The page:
Kevin Logan's career has been diverse, ranging from small business to NGOs through finance and government. Early on, he operated the research department for the Vancouver branch of international brokerage Richardson Greenshields. After leaving the finance industry he owned operated small businesses and eventually established a consulting company which contracts with both the private and public sectors. He served as a ministerial assistant to numerous ministers and a premier in the former BC NDP Administration. Kevin is also an independent researcher and writer who has administered many diverse and successful campaigns.

19 Comments


  1.  
    milt

    People listen, As soon as cristy clown and company opened their mouths you had to have realized they were lying?

    So don;t act surprised.
    The next revelation form the liebrals will be “OK LIEBRAL FRIENDS TIME TO GO NOTHING LEFT TO SEE IN BC ANYMORE FOLKS.




  2.  
    Kevin Logan

    An update from the author of this piece.

    I am pleased to see that Adrian Dix and the NDP have now established a legal team to look into the issues I have outlined in this piece.

    See the details here:

    Dix Ramps up Pipeline Battle

    http://www.vancouversun.com/business/Adrian+ramps+pipeline+battle/6611541/story.html




  3.  
    Colleen ONeill

    The government is not for anything the people aren’t for, pay attention lady – you work for us!!!!! Ok, collective, how do we get an election, recalling Liberals may do it, right?




  4.  
    Maurice Bourassa

    And how many realize that, in the smokescreen of the Enbridge fiasco, they just twinned the pipeline (which had a spill a few years ago) from AB to Burnaby? Between the BC Libs and the Fed Cons, they are taking so many swings at the public in general that it’s becoming harder to keep track of them all.




  5.  
    Forest

    Our Liberal government in BC & our premiere are willing to destroy just under 20% of BC’s prime agricultural land by flooding 100 km of Peace valleys to build an $8 billion Site C dam; the electricity is to be used to run LNG, the tar sands and the Enbridge. Site c is 25% more expensive than Enbridge. BC imports over half of it’s market garden produce now. This all makes sense of you are one of the few fossil fuel magnates who will profit by destroying yet another BC river.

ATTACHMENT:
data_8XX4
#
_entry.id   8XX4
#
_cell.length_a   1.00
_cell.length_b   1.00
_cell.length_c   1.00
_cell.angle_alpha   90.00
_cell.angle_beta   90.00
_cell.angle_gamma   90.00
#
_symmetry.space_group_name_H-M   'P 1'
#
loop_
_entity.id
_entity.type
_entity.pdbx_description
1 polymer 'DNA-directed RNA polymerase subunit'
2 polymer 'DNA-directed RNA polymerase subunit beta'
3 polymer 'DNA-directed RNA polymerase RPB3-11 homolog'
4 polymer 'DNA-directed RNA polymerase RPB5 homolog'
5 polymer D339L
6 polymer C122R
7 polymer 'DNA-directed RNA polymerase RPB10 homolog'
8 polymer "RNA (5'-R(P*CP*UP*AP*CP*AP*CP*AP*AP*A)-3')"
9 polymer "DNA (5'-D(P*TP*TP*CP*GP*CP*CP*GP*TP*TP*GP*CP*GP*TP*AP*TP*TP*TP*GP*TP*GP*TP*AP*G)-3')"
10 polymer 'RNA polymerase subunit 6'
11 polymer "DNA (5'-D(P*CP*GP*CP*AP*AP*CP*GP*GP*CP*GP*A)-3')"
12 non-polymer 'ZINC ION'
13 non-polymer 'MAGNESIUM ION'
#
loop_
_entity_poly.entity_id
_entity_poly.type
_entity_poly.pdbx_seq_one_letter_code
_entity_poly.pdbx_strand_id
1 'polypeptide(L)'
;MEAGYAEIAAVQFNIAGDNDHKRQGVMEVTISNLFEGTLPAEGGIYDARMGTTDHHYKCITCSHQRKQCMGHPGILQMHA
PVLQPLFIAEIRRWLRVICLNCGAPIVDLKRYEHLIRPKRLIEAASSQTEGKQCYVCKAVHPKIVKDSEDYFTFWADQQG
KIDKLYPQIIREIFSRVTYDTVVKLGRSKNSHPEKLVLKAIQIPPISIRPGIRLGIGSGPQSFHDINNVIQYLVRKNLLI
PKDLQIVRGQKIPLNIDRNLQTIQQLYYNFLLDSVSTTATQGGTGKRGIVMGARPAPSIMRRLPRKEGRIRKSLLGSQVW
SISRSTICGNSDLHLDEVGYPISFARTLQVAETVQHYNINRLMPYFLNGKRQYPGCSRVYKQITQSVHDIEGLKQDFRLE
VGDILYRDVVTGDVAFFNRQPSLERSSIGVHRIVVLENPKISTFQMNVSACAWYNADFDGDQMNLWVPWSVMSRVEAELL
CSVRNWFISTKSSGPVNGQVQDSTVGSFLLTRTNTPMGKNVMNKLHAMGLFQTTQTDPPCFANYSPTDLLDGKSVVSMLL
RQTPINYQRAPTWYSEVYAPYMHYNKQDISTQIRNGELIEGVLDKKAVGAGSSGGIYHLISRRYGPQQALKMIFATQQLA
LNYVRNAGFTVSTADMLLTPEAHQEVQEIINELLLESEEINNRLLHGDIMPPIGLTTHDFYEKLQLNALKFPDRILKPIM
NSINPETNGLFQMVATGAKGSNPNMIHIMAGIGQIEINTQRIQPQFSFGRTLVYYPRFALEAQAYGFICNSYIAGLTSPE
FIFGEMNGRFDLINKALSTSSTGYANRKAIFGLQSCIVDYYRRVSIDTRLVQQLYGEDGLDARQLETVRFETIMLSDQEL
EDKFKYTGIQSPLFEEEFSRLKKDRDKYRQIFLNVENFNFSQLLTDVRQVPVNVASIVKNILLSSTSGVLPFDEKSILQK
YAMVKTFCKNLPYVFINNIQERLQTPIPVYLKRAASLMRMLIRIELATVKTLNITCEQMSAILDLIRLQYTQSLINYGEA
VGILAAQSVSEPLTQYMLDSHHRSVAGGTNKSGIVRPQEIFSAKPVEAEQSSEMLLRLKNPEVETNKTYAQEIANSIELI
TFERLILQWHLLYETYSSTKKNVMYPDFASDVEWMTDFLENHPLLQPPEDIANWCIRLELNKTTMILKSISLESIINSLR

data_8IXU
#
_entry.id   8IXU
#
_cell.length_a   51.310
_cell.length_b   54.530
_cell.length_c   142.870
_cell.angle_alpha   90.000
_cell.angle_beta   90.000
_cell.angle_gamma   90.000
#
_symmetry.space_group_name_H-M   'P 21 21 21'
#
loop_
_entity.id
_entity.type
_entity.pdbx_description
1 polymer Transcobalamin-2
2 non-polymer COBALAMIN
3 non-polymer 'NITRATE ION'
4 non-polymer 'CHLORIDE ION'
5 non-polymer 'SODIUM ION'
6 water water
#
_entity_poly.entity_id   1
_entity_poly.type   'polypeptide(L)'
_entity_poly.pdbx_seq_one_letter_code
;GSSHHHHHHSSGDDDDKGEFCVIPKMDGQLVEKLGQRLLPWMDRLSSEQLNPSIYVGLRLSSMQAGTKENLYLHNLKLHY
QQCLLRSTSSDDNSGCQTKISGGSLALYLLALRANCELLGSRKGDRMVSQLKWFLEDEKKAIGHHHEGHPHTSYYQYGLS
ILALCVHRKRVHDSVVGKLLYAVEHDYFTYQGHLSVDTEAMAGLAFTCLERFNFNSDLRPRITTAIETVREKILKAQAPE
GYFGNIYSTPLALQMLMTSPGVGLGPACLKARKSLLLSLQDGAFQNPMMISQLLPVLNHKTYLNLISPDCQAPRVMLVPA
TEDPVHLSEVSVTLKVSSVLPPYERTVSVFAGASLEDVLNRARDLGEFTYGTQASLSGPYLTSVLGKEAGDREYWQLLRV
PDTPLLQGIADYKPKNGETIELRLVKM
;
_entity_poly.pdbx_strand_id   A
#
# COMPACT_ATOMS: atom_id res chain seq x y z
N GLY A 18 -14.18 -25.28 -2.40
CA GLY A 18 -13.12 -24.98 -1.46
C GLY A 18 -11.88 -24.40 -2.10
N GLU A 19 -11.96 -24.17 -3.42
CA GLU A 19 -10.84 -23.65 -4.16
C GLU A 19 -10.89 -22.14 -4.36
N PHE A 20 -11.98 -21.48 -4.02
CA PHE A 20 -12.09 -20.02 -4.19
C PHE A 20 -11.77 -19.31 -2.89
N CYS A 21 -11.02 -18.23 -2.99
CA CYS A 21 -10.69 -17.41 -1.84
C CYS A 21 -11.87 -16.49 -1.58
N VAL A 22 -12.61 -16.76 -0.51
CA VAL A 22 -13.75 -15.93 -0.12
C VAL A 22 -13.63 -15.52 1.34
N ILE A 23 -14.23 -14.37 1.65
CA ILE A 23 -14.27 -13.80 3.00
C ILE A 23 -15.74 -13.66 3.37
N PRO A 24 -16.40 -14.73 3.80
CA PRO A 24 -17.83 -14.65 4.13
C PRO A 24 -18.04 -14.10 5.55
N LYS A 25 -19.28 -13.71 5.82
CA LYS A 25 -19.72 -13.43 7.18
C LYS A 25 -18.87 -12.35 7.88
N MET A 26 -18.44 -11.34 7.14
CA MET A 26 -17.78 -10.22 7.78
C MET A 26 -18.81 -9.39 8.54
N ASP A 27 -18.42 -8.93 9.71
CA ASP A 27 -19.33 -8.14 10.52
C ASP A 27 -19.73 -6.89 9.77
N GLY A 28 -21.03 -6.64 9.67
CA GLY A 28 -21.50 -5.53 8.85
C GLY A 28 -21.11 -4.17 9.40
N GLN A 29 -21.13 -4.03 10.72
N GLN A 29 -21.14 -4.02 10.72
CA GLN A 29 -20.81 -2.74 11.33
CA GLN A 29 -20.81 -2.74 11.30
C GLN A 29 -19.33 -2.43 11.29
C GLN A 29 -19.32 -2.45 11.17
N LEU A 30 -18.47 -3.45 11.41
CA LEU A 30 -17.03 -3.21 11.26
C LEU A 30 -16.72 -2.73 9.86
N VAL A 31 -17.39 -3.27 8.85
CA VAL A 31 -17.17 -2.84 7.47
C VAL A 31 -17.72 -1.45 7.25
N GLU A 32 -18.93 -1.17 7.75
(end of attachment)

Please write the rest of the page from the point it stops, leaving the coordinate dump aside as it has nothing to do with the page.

6.  
    Richard Hughes

    Excellent piece Kevin. We are under attack by the very people who were elected to represent us. This can be stopped and we can redefine contemporary Canada while we are at it.




  7.  
    Kevin Logan

    Hi Sandra,

    Your observations are correct with respect to smoke screens and deception.

    The industry knows they can forward the required infrastructure to liquidate our oil and gas. But, as they say, “It has to be done right.”

    They have endless millions to construct a labyrinth of communications plans that have worked to bring high profile to projects largely serving as political lightning rods, meanwhile the agenda to forward real projects that will serve their agenda continues unabated and not in our best interest.




  8.  
    Hugh Thomas

    The production and delivery of tarsands bitumen requires a huge amount of subsidized energy, in the form of natural gas in the production, and electricity to operate the pumps on a proposed pipeline.

    I say it makes more sense for us in BC to conserve our natural gas and hydroelectricity for our own use and benefit in BC, rather than the expansion of dirty bitumen from the tarsands in Alberta.




  9.  
    Sandra Hoffmann

    excellent work here in getting this out…
    definitely worth watching the webcast of the House debate. I have found a new-found respect for Rob Fleming which is rather surprising.

    This also made it clearly that LNG is merely a smokescreen… something to detract attention away from Enbridge and something she can turn it towards so that she can say she is “pro-pipeline”. LNG doen’t make sense when Asia has the largest Natural Gas reserves in the world, inevitably means stranded assets… but this explains it.




  10.  
    Kim Hunter

    Our never voted in Premier in BC needs to call an election.
    Her involvement in the BC Rail privatization scandal was a canary in the coal mine with regards to her lack of concern for BC citizens. She has done nothing for BC but troll around making promises to her corporate masters. Call an election Cristy, BC is not interested in what your AB puppet-masters are selling. Perhaps the tarsands will hire another puppet for “Ethical Oil” once we have an election. Can’t come too soon.